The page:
METHODS AND CHANNELS OF ACQUIRING INFORMATION LITERACY ?· information literacy methods and channels…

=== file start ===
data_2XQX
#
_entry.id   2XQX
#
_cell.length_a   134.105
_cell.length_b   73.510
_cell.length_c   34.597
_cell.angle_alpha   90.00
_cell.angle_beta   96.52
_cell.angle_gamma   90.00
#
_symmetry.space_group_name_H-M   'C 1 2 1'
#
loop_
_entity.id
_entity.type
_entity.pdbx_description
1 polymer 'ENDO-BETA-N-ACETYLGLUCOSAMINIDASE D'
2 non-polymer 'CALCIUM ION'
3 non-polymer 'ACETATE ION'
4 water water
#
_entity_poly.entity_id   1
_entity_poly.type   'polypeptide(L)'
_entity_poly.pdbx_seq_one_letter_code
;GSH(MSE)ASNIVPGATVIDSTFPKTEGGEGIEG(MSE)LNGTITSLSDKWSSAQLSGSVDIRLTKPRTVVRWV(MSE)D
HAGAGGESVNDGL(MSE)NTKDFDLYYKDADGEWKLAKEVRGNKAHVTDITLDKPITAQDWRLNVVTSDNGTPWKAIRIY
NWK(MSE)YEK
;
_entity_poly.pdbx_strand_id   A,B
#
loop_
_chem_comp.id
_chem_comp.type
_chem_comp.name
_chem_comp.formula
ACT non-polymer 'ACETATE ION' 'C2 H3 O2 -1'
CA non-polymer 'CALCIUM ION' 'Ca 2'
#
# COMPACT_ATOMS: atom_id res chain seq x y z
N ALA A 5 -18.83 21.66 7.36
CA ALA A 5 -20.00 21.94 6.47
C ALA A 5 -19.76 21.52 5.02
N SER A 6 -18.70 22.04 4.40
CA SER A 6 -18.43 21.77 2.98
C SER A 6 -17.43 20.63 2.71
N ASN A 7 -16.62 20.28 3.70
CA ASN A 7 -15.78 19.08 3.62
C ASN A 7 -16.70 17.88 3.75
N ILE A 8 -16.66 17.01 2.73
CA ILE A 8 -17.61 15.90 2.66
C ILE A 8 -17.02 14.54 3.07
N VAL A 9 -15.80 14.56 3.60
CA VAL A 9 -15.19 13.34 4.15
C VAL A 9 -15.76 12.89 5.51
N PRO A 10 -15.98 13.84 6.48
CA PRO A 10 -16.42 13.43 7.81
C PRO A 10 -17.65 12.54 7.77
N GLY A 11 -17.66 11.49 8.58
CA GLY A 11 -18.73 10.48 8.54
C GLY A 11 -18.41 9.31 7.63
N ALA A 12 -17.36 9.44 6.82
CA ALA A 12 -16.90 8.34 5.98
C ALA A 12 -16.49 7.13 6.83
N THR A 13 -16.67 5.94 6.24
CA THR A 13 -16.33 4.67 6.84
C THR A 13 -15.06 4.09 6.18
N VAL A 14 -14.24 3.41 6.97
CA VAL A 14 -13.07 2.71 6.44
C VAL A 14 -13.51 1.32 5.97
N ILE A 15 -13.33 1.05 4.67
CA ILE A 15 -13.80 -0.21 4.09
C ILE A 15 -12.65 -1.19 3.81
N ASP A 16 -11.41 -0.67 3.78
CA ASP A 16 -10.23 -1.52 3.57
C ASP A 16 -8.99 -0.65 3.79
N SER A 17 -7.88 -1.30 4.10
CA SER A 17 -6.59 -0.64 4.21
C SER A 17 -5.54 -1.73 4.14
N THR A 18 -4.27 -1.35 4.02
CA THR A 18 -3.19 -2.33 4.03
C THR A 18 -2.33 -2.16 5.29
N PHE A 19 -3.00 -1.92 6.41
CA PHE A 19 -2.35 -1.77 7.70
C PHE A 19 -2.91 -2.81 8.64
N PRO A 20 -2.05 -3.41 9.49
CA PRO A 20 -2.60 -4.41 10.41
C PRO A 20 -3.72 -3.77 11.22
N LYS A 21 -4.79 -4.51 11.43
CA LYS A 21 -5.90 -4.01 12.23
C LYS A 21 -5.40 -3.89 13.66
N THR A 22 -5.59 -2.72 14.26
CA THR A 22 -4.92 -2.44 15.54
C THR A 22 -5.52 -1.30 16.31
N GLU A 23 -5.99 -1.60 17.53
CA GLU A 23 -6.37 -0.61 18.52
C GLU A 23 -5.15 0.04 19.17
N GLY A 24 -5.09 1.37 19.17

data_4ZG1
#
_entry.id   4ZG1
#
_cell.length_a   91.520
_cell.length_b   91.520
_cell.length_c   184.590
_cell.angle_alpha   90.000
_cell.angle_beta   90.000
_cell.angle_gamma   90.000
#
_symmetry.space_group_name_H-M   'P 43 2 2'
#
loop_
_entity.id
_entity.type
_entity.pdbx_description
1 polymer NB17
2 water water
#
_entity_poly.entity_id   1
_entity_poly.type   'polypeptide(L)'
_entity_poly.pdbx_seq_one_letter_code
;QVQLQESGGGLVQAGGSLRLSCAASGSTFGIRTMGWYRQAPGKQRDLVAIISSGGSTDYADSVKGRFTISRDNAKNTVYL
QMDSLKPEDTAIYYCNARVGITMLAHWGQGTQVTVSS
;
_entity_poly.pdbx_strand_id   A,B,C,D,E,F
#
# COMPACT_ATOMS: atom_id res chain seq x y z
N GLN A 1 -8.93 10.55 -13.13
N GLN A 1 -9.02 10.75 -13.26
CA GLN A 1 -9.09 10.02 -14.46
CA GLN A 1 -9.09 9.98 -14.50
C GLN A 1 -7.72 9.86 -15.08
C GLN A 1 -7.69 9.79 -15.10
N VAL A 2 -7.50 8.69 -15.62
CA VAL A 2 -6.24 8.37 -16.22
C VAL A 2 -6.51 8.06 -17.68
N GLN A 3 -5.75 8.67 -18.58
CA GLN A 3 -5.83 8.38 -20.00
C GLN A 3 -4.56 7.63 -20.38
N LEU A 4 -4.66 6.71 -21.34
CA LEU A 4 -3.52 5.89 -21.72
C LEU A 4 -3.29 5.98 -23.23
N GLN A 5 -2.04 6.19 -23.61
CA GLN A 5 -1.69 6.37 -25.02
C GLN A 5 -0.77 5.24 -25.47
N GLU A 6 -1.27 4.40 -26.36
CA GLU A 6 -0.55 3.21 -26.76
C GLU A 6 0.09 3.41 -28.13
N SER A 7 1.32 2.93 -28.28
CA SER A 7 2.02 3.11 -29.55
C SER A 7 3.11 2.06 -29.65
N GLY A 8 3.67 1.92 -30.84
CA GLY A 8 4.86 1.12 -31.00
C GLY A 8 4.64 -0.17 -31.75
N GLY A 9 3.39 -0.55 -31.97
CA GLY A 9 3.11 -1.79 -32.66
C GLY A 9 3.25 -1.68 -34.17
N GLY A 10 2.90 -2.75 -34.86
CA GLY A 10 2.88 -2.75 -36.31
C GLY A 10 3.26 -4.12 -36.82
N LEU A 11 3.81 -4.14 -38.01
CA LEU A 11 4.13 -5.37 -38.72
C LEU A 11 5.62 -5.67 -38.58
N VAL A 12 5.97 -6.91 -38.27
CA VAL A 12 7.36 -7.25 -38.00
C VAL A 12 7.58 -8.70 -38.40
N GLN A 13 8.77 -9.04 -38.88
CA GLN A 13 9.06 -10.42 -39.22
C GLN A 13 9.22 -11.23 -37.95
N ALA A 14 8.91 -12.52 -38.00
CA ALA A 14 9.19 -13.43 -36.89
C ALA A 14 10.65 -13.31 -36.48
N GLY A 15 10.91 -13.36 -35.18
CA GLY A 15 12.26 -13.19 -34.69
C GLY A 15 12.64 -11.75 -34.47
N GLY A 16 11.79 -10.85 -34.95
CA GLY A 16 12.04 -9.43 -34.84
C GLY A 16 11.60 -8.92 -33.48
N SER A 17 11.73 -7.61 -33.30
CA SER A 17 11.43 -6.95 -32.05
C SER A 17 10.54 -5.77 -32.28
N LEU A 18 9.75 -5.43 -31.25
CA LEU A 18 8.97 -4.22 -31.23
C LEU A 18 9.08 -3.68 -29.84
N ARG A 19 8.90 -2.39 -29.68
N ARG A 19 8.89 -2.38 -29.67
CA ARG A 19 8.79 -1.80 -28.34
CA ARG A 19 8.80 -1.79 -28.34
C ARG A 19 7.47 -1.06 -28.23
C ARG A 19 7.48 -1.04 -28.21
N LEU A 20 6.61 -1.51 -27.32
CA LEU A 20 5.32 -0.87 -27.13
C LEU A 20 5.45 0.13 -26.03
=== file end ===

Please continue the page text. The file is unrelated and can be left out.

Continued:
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<ul><li><p>International Journal of Library and Information Science Studies </p><p>Vol.2, No.1, pp.1-12, August 2016 </p><p>___Published by European Centre for Research Training and Development UK (www.eajournals.org) </p><p>1 </p><p>METHODS AND CHANNELS OF ACQUIRING INFORMATION LITERACY </p><p>AMONG STUDENTS IN CREATING AWARENESS ON LIBRARY SERVICES: A </p><p>CASE OF MARGARET THATCHER LIBRARY, MOI UNIVERSITY, KENYA </p><p>Sang Lucy Jelagat </p><p>P.O. BOX 673 -30100, Eldoret, Kenya </p><p>ABSTRACT: Academic libraries have a mandate of enhancing teaching and research </p><p>missions of their parent institutions through provision of library services. The emergence of </p><p>modern information and communication technologies (ICTs) has revolutionized functions and </p><p>services of libraries all over the world. Technological developments have affected not only the </p><p>format and sources of the information libraries use to provide reference services, but also </p><p>where we provide references services. Libraries and their resources have partially moved to </p><p>the virtual world of the internet. As a result, library patrons can access resources from outside </p><p>of the physical library. This paper shares findings of a study which identified the different </p><p>information literacy methods and channels through which information literacy was used to </p><p>create awareness of library services at Moi University, Kenya. The study was conducted </p><p>through case study design. The target population comprised 32 library staff and 10,470 </p><p>students. A sample of 457 respondents was selected breaking down to 425 students and 32 </p><p>library staff. Probability and non-probability sampling adopted for the sample selection. Data </p><p>collection methods consisted of questionnaires and interviews. This study used a mixed </p><p>approach method where Quantitative data were analyzed by use of descriptive statistics and </p><p>presented in tables while qualitative data were analyzed thematically. The findings indicate </p><p>that library users are aware of the library services available and its access has been made </p><p>possible through knowledge of internet skills gained from lectures given, handbooks and </p><p>Bibliographic aid. Social networking (Facebook, Twitter, Blogs and online videos) are some </p><p>of the effective channels that were identified. It is recommended that academic librarians </p><p>provide more instruction to students and faculty who seek information. That students should </p><p>be guided always through the borrowing procedures and issuance of copies of the library guide </p><p>be improved. </p><p>KEY WORDS: Information Technology, Library Services, Information Literacy, Internet. </p><p>INTRODUCTION </p><p>Demonstrating values for university stakeholders has become an increasingly important </p><p>activity in academic libraries around the world. The concept of library services and values can </p><p>be defined as value for users in the level of support and services provided; value for the parent </p><p>institution in contribution to institutional missions and goals; or economic value for return on </p><p>investment. </p><p>To remain relevant to the communities they serve, it is very important for academic libraries </p><p>to consider their users preferences on receiving literacy information. Lack of knowledge among </p><p>library users of the services their university libraries provide is a growing concern in academic </p><p>librarianship. This has been caused by poor communication and inadequate interaction between </p><p>users and the library staff, coupled with the librarys failure to apply marketing strategies to </p><p>promote its services (Roberts, 1995). </p><p>http://www.eajournals.org/</p></li><li><p>International Journal of Library and Information Science Studies </p><p>Vol.2, No.1, pp.1-12, August 2016 </p><p>___Published by European Centre for Research Training and Development UK (www.eajournals.org) </p><p>2 </p><p>If the library is to promote awareness of its services and activities, there must be continual </p><p>interaction with its users. This Interaction can be influenced both by factors directly related to </p><p>the library, such as how efficiently and effectively it is run, the relevance of the information it </p><p>provides and the communication channels it employs. </p><p>Whereas libraries use different activities to create awareness about service, literature shows </p><p>that in other instances awareness can result from family and friends, or under self-tuition. </p><p>Hinson and Amidu (2006) reveal that the majority of the final year students in the University </p><p>of Ghana Business School are aware of the internet, having been introduced to it by family and </p><p>friends, or under self-tuition. With respect to obstacles to internet use, majority of the students </p><p>have difficulty in accessing the internet and thus consider lack of access to be an obstacle to its </p><p>use. </p><p>LITERATURE UNDERPINNING </p><p>Information Literacy Methods </p><p>John (2009) in his study argues that orientation which is a method of providing information </p><p>literacy is offered primarily to new students, but continuing students and other groups of users </p><p>may be considered on request from their heads of department which serves as an awareness </p><p>tool for library services. Librarians provide orientation to its users so as to make them see </p><p>library as a good, friendly institution where help can be obtained. It is through orientation that </p><p>students become independent when accessing resources. After the lecture, senior members of </p><p>the library staff take the new students on a guided tour of the various sections of the library for </p><p>familiarization. </p><p>Guided tours are provided to library users whereby library staff takes groups of ten to twenty </p><p>and introduce them to different sections of the library among them; sections for encyclopedias, </p><p>dictionaries, almanacs, yearbooks, and journals. At the ICT section, users are taught how to </p><p>retrieve materials online especially electronic resources. Students are introduced to services </p><p>such as how to use the catalogue either manually or online when searching for materials in the </p><p>library. They are guided through the borrowing procedures manually, and given more copies </p><p>of the library guide to assist them use the library resources effectively. This serves as awareness </p><p>tool for library services (Bernd, 2004). </p><p>In Bibliographic Instruction method of information literacy, librarians give users instructions </p><p>on what sources of information the library user wants to use. For instance if the user wants </p><p>journal articles, then the librarian will show them how to search it in a different way and how </p><p>to cite, and how to retrieve the journals that are cited in the references by using different </p><p>access points. Accessing a journal is different from locating for a book because instructions </p><p>vary (Jutta, 2010). </p><p>Academic libraries may also provide more information about their services using library </p><p>website so as to save the time of users visiting the library to check on the services that are </p><p>provided. For instance, libraries with web sites can be used to create awareness. Libraries could </p><p>also provide video tours available for viewing in the library, or they may also provide printed </p><p>materials (Sundin, 2005).Margaret Thatcher library in Moi University has an audio visual </p><p>section where these services can be accessed by the library users. </p><p>http://www.eajournals.org/</p></li><li><p>International Journal of Library and Information Science Studies </p><p>Vol.2, No.1, pp.1-12, August 2016 </p><p>___Published by European Centre for Research Training and Development UK (www.eajournals.org) </p><p>3 </p><p>Huvila, (2010) argues that as students progress through their undergraduate years and graduate </p><p>programs, they need to use the library frequently so that they can know how to search and </p><p>retrieve information without any help from the librarians. </p><p>Those developing information literacy in the curriculum should first collect information from </p><p>the students or other staff through questionnaires or organize seminars so as to explain to them </p><p>the importance of introducing information literacy into the curriculum. It is through this </p><p>information literacy that the outcome of the students during examination is seen as a success. </p><p>It is also through this information literacy that the students may be aware and understand the </p><p>meaning of information well. Students at different levels of studies understand information </p><p>differently. </p><p>Information Dissemination Channels </p><p>Today libraries use different channels to create awareness and promote library services to its </p><p>users. The most common channel used is facebook which is popular to library users. According </p><p>to Rogers (2009) most libraries prefer using social media to promote their services. In his study, </p><p>social media tools like Twitter, Blogs, Flicker, Podcasts, Online videos are being used with </p><p>Facebook recording the highest percentage (71.4%) thus granting it popularity. In another </p><p>study at South Carolina State Library, Facebook (88.8%) is still the most popular channel used </p><p>while Twitter was rated at 46.8% (Macmanus, 2012). According to American Library </p><p>Association report (2012, p. 34), Social networking is used to create awareness in the library </p><p>to inform users on the new arrivals and also allow them to give feedback about the resources </p><p>available. </p><p>In Pakistan, Khan and Bhatti (2012) investigated the librarians and reported that social media </p><p>is the common channel used to create awareness on library services and products among library </p><p>users. Social media tools are used to create awareness by updating users on library news on </p><p>materials availability, commentary and archival Information about the library. In Margaret </p><p>Thatcher library for instance, YouTube and library website are commonly used to create </p><p>awareness of the library services to users. </p><p>In China, Luo, Wang and Han (2013) carried out a study to check if awareness of library </p><p>services can be done online and they reported that Youku which is a common online video is </p><p>visited by many people about 160,000 within less than 20 days. Youku is a Chinese video-</p><p>sharing website that enables users to search, view, and share high-quality video content across </p><p>multiple devices. The application leverages huge of Youku online video contents and Youku </p><p>special technical advantages. From the client, users can easily surf on millions of Youku online </p><p>video resources, which not only includes user generated videos, but more copyright videos. </p><p>Majority of those who use this application are students who conclude that it is the best method </p><p>to be used in the library. </p><p>Libraries can create awareness on its information services through display of new books, </p><p>posters, exhibitions, user orientation programmes, and use of brochures to meet its users </p><p>requirements (Kaur &amp; Rani, 2008). These entire channels are used to create awareness on the </p><p>library information services to its users (Kaur, 2009). Today, libraries have come up with many </p><p>ways of creating awareness of information services such as, libraries deciding to use e-mail to </p><p>inform their library users about their new collections (Vasileiou &amp; Rowley, 2011). The most </p><p>appropriate and cheap way of creating awareness is by word of mouth. Jose and Bhat (2007) </p><p>agree to this that the best way to create awareness of information service is to be done orally. </p><p>http://www.eajournals.org/</p></li><li><p>International Journal of Library and Information Science Studies </p><p>Vol.2, No.1, pp.1-12, August 2016 </p><p>___Published by European Centre for Research Training and Development UK (www.eajournals.org) </p><p>4 </p><p>This is in agreement with the findings of Vasileiou and Rowley (2011) that word-of-mouth is </p><p>the cheapest awareness tool. </p><p>Gupta and Jambhekar (2002) declare that library staffs are the ones to ensure that the library is </p><p>a welcoming place and not a place to shy away from. These staff should remember that library </p><p>services are made available through them; therefore they should project a good image of the </p><p>library so that the library goals and objectives are met (Jose &amp; Bhat, 2007). They should be </p><p>friendly and welcoming for the success of the library. </p><p>According to Igbeka (2008), when offering library services library staff should have rules to </p><p>follow so that library mission and vision is achieved. For instance, they should provide the </p><p>right information to the right users at the right time so as to save users time. Also, the library </p><p>should be located in a place where all users can access information resources and not to bring </p><p>challenges to users as a result of inaccessibility (Kaur &amp; Rani, 2008). </p><p>Ravichandran and Babu (2008) posit that library staff should extend their services to remote </p><p>areas where accessibility is a challenge. This can be done by providing mobile libraries to users </p><p>in remote areas so that they receive services at the right time and in the right format. Dhiman </p><p>and Sharma (2009) add that libraries should provide services that will assist them to run their </p><p>operation for instance photocopying services should be provided to their users (Ifidon &amp; </p><p>Nwalo, 2003; Adeyoyin, 2005). Kaur and Rani (2008) posit that librarians are the deciding </p><p>factors of the price they charge when providing services. </p><p>METHODOLOGY </p><p>Background Information of the study area </p><p>The study was carried out in Moi University Main Campus in Eldoret at Margaret Thatcher </p><p>Library. The library is well equipped but also has a lot of services which some of the library </p><p>users are not aware of. Moi University is one of the public universities in Kenya situated in </p><p>Eldoret town in Uasin Gishu County. It was established in 1984 as a 2ndpublic university in </p><p>Kenya by an act of parliament and the Moi University Act (Cap 210A of the Laws of Kenya). </p><p>At inception it had only one faculty of 83 students. Since then it has witnessed phenomenal </p><p>growth in terms of student numbers, staff, academic programs and physical infrastructure. </p><p>Currently there are about 35,000 students enrolled in fourteen schools which offer diversified </p><p>academic programs for Undergraduate and post graduate degrees. Its growth and development </p><p>has been guided by government and institutional policies and plans. The university has two </p><p>constituent colleges namely Rongo and Garissa university colleges. It also operates various </p><p>satellite campuses. The university is situated in a rapidly growing industrial and agricultural </p><p>area which provides an atmosphere that enhances interaction between researchers and the rural </p><p>community. </p><p>METHODOLOGY </p><p>This paper is a result of a case study carried out in Moi University, Eldoret Kenya. A case study </p><p>according to Gillham (2010) is one which investigates the cases to answer specific research </p><p>questions and seeks a range of different kinds of evidence. The study was concerned with an </p><p>http://www.eajournals.org/</p></li><li><p>International Journal of Library and Information Science Studies </p><p>Vol.2, No.1, pp.1-12, August 2016 </p><p>___Published by European Centre for Research Training and Development UK (www.eajournals.org) </p><p>5 </p><p>analysis of information literacy and awareness of library services in public universities in </p><p>Kenya. It was specifically intended to analyze the approaches the university had put to use </p><p>I...</p></li></ul>